The following blog entry is written from a defendant’s position post-verdict. Reviewing this kind of briefing should help potential plaintiffs and clients better understand how parties in personal injury cases present such issues to the court.
(Please note: the names and locations of all parties have been changed to protect the confidentiality of the participants in this car accident/bus accident case and its proceedings.)
At trial, plaintiff proved herself to be a poor historian who could not get her facts straight. She could not remember details of a slip-and-fall in a liquor store after the bus accident. She testified that she made no claim for the subsequent injury, but documents produced at trial proved that a claim was made against Hartford Insurance Company. For more information you are welcome to contact Sacramento personal injury lawyer, Moseley Collins.
Plaintiff exhibited a prominent limp during trial and used a cane at all times in the presence of the jury. She testified that she was unable to walk without a cane and that her limp was always present, in and out of the courtroom. However, four days of surveillance videotape of plaintiff taken immediately before trial began showed plaintiff walking without a limp and without a cane 3 of the 4 days. The only time plaintiff walked with a cane on the videotape was as she was coming out of her lawyer’s office on the day prior to trial.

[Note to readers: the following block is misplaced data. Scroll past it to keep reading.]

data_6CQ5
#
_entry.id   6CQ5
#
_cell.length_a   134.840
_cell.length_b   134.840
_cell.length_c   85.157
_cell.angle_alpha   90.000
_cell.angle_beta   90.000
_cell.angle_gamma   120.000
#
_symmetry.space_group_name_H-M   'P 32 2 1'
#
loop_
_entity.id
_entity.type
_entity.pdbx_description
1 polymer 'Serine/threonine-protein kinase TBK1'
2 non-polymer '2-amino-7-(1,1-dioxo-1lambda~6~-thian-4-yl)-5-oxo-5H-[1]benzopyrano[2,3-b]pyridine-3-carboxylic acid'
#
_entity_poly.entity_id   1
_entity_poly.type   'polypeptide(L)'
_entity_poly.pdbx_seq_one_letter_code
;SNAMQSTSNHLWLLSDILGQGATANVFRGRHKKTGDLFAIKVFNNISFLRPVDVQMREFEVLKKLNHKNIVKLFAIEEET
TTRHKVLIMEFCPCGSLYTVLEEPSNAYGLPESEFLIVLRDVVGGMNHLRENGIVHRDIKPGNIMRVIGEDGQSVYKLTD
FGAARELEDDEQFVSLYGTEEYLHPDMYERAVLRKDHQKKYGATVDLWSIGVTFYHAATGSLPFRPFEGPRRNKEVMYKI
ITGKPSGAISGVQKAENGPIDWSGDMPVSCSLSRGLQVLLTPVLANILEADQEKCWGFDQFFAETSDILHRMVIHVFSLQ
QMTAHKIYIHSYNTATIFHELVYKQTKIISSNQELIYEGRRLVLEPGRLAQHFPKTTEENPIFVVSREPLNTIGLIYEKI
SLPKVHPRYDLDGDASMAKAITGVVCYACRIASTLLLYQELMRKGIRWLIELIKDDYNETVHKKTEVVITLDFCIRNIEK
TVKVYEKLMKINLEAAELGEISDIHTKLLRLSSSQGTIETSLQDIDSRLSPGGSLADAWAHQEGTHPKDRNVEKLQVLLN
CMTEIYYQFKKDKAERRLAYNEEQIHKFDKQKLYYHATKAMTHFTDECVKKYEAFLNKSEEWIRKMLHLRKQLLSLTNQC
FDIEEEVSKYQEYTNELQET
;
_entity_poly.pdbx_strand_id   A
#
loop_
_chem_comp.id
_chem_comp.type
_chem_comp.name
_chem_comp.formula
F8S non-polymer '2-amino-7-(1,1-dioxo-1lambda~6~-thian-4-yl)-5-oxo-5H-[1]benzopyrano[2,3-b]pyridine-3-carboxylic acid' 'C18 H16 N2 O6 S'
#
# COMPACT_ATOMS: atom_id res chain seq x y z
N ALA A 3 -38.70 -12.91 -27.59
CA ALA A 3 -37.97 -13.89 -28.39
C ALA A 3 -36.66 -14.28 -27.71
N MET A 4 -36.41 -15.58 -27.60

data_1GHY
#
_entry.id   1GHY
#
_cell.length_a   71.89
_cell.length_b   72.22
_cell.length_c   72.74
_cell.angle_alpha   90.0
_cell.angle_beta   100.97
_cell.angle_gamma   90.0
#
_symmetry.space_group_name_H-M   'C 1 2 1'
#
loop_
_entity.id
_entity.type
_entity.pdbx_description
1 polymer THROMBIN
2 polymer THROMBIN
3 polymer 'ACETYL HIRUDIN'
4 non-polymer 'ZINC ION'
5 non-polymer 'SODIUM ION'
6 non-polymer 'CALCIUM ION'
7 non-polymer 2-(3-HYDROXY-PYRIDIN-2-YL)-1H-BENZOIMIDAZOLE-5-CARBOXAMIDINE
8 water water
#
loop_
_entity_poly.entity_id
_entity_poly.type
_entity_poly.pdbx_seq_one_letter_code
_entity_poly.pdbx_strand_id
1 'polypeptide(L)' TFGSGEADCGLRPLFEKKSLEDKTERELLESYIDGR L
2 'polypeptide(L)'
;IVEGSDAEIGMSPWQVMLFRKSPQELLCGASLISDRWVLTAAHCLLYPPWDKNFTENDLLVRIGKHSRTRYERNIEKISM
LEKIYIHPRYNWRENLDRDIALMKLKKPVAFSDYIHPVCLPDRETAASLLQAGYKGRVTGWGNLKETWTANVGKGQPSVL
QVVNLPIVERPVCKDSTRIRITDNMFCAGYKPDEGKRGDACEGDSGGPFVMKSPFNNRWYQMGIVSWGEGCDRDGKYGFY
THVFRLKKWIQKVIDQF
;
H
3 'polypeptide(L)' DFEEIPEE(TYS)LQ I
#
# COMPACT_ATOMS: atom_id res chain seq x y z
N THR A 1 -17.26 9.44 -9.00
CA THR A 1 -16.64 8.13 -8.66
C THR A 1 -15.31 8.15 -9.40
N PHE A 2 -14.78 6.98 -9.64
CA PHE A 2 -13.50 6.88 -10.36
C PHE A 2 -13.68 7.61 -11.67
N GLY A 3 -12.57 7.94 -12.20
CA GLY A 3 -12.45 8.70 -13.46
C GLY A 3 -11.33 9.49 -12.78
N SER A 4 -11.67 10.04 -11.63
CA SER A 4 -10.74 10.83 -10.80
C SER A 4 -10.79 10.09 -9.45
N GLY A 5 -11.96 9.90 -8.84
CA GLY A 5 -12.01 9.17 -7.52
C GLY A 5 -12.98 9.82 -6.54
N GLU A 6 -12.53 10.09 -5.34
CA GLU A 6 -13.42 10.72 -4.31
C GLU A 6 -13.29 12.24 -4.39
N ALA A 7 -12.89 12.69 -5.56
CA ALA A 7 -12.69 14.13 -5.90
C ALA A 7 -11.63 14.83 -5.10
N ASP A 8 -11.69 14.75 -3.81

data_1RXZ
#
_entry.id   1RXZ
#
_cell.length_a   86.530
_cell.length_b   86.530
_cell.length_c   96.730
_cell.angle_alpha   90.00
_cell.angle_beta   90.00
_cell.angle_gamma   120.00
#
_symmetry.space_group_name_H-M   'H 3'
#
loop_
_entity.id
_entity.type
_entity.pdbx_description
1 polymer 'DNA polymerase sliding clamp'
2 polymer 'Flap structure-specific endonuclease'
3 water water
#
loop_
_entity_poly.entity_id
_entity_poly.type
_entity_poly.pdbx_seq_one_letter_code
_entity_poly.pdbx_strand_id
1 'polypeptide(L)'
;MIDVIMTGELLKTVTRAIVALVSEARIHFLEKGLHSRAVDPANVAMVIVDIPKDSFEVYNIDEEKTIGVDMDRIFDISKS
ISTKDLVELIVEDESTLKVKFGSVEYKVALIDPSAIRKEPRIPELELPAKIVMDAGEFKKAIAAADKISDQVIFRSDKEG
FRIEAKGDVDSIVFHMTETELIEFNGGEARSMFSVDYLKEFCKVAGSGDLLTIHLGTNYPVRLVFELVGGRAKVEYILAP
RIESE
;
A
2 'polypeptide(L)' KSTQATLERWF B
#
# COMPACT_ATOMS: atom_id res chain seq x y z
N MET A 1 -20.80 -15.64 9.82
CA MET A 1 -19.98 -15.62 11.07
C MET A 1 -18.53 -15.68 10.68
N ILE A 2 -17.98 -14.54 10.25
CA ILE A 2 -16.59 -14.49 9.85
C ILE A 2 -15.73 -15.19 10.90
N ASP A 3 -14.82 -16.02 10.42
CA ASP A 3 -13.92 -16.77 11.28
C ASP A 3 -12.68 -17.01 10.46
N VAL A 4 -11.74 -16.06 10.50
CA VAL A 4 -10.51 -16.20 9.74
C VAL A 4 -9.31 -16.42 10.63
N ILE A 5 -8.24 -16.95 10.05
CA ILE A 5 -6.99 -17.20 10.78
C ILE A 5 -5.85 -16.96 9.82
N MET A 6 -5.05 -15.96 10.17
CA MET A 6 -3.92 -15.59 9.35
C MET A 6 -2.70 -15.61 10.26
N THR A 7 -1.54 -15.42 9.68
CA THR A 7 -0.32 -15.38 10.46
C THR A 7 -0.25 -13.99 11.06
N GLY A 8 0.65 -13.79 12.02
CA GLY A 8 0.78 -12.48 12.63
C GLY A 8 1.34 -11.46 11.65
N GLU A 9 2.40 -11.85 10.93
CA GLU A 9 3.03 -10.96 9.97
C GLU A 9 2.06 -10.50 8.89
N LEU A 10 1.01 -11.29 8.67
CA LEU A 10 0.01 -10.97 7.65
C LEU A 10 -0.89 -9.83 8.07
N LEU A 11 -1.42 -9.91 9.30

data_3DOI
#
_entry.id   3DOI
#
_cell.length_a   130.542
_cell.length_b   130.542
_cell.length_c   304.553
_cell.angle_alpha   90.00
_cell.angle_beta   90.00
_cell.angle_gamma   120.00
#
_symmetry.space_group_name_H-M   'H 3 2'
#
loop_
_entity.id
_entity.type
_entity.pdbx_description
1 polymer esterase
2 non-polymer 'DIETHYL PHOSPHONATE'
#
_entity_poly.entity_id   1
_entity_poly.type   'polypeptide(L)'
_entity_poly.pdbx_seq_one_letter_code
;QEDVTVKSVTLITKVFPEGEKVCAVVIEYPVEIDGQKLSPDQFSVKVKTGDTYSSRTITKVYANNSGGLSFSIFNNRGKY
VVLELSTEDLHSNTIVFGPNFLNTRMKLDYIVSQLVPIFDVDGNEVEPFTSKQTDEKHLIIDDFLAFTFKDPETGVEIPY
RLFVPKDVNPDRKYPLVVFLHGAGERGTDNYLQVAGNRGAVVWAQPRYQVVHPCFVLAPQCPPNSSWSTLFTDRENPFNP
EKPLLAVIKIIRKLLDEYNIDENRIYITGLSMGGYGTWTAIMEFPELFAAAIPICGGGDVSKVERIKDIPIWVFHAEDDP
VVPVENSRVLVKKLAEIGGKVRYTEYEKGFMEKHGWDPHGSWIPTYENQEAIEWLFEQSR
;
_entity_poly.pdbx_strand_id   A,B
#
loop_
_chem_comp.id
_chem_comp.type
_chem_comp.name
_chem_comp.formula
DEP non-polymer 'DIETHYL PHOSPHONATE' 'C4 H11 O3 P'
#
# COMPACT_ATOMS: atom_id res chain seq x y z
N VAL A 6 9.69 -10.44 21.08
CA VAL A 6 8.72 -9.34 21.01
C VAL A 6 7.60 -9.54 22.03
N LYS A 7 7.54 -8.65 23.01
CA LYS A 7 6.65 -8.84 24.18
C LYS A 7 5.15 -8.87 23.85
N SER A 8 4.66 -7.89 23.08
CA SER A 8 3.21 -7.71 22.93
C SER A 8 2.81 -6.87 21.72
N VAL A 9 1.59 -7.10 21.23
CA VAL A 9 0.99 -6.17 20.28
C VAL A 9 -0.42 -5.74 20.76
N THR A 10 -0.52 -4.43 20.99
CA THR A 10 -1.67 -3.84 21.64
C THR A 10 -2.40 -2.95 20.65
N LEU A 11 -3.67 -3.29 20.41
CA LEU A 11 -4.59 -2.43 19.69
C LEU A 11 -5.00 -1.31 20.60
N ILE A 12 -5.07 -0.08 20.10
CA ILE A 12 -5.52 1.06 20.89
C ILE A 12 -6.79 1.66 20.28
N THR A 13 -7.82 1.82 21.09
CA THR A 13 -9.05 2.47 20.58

The jury was interviewed post-verdict by both plaintiff and defense counsel. Plaintiff’s counsel asked a group of jurors why they ruled that plaintiff was not injured in the accident. One of the jurors responded, observation.”
After plaintiff’s attorney left with his client, at least six jurors remaining behind advised defense counsel that they did not find the plaintiff credible. Others told defense counsel that they would not imagine an injury resulting from the subject collision. (See Part 7 of 9.)
For more information you are welcome to contact Sacramento personal injury lawyer, Moseley Collins.